Browse Items (1134 total)

This photograph/collage depicts the diversity challenges one must overcome coming to UCSD. The campus itself promises that one will feel at home and find their rightful place on campus but does it actually accomplish what it promises? Is everyone truly taken into consideration on campus. Where is the Asian American resource center?It's true that coming here, I was glad to see the Raza Resource Centro but there are other minority groups who who need aid too. The puzzle pieces in the photograph represent how I feel like minority groups can fit in close together but they don't actually come together right away and so easily either. I think it takes time for each ethnic minority group to actually open up to other ethnic groups on campus.

I wanted to express how I view the world as someone who has experienced racism

My drawings represent each of my first three years at UCSD. My drawings attempt to summarize my mindset, the atmosphere, and my overall experience each year. The first year at this school I came in with an open mind and joined a fraternity and learned about all the negative connotations associated with such an organization. My second year was spent deciding my major/career path beginning with a research internship. My third year was spent studying abroad in Scotland to expand my world knowledge, explore other viewpoints, and discover my family roots.

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In 1973 the Women's Resource Center (WRC) began as a student organization in response to growing concerns by women students that their unique needs were not being identified and addressed by the University.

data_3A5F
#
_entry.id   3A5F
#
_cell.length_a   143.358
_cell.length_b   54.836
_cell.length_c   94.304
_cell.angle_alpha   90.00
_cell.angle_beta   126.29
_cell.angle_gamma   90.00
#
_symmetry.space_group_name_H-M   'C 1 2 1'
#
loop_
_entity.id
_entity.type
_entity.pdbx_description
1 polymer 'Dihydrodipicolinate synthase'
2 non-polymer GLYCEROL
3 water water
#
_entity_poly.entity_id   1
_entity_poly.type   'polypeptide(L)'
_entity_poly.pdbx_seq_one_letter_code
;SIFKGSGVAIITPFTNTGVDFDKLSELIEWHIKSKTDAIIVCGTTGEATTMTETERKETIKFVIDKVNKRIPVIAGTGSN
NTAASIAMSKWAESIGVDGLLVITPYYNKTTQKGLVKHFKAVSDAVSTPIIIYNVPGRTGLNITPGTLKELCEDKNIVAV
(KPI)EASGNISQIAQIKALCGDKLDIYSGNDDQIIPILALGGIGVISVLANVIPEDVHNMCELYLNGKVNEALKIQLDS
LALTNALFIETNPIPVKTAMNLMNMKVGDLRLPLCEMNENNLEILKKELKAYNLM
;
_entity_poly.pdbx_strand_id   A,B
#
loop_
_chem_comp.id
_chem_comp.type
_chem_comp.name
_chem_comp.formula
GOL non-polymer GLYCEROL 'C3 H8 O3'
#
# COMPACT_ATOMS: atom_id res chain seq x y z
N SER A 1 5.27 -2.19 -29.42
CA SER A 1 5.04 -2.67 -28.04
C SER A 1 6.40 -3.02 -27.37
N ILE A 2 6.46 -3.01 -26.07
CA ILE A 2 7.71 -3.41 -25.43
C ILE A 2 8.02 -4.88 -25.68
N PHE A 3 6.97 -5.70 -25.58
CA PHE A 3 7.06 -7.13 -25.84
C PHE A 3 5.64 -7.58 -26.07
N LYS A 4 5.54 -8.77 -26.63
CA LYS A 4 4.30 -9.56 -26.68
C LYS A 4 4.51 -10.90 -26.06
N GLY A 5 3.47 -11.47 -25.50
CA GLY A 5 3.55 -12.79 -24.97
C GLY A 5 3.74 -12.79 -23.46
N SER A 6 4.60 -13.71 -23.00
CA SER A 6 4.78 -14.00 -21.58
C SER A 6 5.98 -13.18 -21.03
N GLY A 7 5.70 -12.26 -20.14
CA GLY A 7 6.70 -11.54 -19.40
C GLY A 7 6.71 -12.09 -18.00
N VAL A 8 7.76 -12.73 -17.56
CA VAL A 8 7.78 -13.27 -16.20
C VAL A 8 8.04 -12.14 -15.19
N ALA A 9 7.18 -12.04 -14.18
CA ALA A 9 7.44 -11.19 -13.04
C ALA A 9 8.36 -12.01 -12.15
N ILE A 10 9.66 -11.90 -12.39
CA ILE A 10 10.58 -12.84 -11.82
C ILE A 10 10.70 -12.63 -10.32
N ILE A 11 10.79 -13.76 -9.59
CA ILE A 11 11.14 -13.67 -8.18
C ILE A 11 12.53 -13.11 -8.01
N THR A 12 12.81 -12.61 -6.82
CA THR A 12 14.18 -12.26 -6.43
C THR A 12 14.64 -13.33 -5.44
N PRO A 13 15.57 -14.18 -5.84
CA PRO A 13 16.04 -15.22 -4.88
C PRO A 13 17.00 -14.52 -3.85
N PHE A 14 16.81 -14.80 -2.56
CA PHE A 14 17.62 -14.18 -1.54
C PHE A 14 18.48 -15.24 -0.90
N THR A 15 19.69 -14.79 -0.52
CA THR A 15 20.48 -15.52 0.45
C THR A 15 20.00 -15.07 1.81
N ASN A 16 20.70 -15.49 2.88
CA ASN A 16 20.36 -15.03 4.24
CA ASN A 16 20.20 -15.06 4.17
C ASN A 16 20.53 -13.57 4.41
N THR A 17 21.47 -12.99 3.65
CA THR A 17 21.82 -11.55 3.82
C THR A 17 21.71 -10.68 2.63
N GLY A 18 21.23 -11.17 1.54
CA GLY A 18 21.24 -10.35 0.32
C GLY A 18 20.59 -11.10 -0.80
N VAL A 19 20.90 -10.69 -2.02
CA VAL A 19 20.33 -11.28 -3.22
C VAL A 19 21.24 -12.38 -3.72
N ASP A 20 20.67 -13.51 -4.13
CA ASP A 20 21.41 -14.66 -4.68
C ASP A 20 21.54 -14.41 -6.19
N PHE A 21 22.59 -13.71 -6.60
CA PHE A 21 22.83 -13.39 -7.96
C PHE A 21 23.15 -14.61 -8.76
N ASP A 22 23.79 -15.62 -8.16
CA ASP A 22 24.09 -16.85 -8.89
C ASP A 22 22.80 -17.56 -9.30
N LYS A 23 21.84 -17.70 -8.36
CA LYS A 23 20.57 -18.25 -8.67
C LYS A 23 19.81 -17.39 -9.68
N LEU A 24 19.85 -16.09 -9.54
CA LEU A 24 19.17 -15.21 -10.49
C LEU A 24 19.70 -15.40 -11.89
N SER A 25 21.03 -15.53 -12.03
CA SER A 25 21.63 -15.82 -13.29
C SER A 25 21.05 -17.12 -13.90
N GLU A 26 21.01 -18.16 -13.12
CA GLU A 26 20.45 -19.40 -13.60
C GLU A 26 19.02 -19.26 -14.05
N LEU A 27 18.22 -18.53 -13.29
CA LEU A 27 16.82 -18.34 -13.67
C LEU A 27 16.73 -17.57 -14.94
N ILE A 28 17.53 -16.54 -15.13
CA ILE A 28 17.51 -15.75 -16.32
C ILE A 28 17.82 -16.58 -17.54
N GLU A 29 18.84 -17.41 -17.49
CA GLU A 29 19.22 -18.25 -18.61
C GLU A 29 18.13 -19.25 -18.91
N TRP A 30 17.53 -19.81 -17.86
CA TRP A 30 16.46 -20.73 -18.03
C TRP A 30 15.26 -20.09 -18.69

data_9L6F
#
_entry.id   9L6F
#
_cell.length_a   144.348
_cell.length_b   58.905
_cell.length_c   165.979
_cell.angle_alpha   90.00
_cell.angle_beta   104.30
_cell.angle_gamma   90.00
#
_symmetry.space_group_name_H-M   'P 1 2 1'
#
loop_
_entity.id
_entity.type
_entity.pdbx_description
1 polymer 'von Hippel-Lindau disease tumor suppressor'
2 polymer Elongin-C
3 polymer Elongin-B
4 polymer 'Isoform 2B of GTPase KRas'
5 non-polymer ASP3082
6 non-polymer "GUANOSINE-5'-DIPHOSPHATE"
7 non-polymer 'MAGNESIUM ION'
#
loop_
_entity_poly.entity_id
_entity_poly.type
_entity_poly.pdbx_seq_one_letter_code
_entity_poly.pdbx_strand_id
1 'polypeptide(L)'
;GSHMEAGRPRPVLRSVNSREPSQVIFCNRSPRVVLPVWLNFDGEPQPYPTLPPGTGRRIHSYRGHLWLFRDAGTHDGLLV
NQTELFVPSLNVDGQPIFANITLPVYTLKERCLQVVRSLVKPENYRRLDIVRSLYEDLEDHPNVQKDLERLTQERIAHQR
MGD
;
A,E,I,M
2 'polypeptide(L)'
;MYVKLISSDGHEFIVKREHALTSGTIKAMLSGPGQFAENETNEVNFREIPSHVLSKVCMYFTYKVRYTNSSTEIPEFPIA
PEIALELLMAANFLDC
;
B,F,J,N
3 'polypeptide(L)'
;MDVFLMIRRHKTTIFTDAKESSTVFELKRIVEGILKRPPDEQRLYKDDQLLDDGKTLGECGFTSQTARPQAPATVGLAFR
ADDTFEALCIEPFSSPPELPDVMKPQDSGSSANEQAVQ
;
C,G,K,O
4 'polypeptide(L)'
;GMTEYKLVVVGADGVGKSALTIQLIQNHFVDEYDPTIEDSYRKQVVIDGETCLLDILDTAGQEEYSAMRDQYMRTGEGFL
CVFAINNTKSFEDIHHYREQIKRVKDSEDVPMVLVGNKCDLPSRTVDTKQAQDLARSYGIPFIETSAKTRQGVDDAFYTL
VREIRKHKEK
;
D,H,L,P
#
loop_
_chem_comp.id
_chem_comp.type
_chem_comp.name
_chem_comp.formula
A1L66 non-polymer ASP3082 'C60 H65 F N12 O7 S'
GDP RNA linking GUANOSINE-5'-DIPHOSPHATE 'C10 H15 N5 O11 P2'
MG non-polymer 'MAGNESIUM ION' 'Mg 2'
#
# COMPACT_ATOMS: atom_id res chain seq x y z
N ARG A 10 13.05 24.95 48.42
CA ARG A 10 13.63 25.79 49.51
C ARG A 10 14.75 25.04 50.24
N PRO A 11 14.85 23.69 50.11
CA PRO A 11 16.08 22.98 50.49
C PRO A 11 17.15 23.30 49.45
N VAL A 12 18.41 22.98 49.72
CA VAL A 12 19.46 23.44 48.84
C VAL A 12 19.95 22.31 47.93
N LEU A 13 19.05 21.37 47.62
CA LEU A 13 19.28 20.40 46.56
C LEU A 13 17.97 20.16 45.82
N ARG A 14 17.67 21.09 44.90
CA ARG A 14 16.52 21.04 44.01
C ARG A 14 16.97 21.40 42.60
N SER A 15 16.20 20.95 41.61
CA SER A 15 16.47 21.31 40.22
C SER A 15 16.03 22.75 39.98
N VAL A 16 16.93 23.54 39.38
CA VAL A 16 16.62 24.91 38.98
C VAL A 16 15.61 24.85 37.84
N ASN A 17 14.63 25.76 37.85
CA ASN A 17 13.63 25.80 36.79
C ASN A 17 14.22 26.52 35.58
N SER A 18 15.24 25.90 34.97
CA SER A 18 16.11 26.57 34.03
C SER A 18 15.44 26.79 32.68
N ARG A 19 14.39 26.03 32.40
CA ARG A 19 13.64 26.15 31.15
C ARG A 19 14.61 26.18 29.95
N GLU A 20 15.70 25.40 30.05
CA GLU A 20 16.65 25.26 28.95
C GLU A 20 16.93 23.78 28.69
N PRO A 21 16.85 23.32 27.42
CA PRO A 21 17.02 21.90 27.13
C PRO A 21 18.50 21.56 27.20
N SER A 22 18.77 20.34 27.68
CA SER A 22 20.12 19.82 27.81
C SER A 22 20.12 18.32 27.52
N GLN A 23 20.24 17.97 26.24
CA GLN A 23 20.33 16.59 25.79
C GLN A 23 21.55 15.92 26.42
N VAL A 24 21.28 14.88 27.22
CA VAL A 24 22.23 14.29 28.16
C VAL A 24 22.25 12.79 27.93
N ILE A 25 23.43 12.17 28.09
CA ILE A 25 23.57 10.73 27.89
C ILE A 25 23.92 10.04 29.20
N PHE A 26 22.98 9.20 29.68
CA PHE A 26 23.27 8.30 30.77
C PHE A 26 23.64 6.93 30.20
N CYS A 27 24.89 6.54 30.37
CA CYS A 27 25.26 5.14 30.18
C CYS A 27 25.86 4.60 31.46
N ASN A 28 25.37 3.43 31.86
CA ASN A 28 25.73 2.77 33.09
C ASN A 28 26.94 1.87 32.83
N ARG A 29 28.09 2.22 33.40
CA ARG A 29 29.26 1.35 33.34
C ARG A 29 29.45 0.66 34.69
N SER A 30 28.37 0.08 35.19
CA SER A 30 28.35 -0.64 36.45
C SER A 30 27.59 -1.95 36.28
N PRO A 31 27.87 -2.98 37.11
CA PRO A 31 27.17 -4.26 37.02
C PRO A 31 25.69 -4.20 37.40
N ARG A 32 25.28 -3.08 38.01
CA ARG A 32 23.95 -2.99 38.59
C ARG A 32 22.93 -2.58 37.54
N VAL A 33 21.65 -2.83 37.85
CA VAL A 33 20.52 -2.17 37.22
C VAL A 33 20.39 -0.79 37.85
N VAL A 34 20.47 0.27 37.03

[It] was finally approved in 1995, and the efforts and hard work of so many were realized on October 14, 1996 when the Women's Center opened its doors, creating a welcoming space that fosters awareness, education and community at UCSD (About: History. Women's Center).


The motivation for this piece was Angela Kong's assigned reading piece from CAT 1 with Professor Amanda Solomon in Migration Narratives. This is my personal experience as an Asian -American living on campus surrounded by individuals that are open and care free of aspects like ethnicity.

I want to capture a kind of beauty that is sluggishly wild and when I found the painting, I just can't take my eyes off it.

Originally part of a reading response for a CAT 1 course, this micro-story is based on my experiences of the UCSD campus climate.

A short piece describing the contradictory aspects of common attitudes of social liberalism at UCSD. Partially inspired by Angela Kong's "Re-Examining Diversity Policies at UCSD." I was asked to reflect on this piece for a class as well; you can excerpt the reflection page and the header for the archive.